President Barack Obama said Friday that regulatory authorities are evaluating the "unusual market activity" on Wall Street this week in hopes of keeping such a sudden, violent drop from happening again.
A computerized sell-off mixed with fears that the European debt crisis would spread sent the Dow Jones industrial average plummeting by almost 1,000 points within a half-hour Thursday afternoon. The market regained two-thirds of the loss before the end of trading.
Surrounded by his economic team on the White House driveway, Obama commented on Friday's report that the economy had added 290,000 jobs last month while the unemployment rate inched up to 9.9 percent. Obama said that while his administration is taking steps to boost hiring "we're also mindful of other economic factors that can emerge," such as a plunging stock market and fears of a spreading overseas financial crisis.
He said regulators would make public their findings and recommendations about the stock market.
Obama also said he spoke Friday morning with German Chancellor Angela Merkel about the economic situation in Europe.
European leaders were meeting Friday in Brussels in an attempt to persuade world markets that the spiraling contagion from Greece's debt crisis would not spread to other countries with vulnerable state finances such as Portugal and Spain and derail Europe's economic recovery. The meeting originally was called to sign off on a $140 billion emergency bailout for Greece; the German government on Friday approved its contribution of more than $28 billion to the rescue package.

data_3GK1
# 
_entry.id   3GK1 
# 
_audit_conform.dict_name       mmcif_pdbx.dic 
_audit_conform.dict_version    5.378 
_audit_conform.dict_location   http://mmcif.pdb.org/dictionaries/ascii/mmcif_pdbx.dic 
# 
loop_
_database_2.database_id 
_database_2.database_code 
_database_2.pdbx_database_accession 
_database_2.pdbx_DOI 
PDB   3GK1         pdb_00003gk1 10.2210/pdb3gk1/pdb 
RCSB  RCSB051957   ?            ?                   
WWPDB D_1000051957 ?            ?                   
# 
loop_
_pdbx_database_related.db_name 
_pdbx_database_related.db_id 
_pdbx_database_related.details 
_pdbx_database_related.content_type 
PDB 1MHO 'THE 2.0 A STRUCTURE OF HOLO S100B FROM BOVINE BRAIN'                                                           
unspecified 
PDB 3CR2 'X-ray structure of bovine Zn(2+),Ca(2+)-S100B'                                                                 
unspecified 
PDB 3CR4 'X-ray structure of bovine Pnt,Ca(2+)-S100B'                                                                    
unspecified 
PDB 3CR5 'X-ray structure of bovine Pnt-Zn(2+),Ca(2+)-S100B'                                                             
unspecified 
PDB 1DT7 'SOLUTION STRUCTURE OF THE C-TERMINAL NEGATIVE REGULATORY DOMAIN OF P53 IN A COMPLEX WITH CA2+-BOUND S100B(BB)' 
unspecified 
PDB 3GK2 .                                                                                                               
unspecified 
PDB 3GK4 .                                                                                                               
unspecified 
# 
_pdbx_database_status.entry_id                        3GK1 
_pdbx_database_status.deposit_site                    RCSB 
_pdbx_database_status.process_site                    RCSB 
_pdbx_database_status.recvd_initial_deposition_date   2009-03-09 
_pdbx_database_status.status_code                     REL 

Obama said he and Merkel agreed on the importance of a strong policy response by the affected countries as well as a strong financial response from the international community, including the U.S.
"I made clear that the United States supports these efforts and will continue to cooperate with European authorities and the (International Monetary Fund) during this critical period," Obama said.
Merkel's spokesman, Ulrich Wilhelm, said in a statement that the two leaders expressed confidence that various measures taken would lead to a "sustainable stabilization of financial markets."
The White House said Obama is getting regular updates on the situation in Greece.
The IMF board of directors planned to meet Sunday in Washington to approve a $40 billion loan to Greece as part of the rescue package.
Associated Press writer Melissa Eddy in Berlin contributed to this report.
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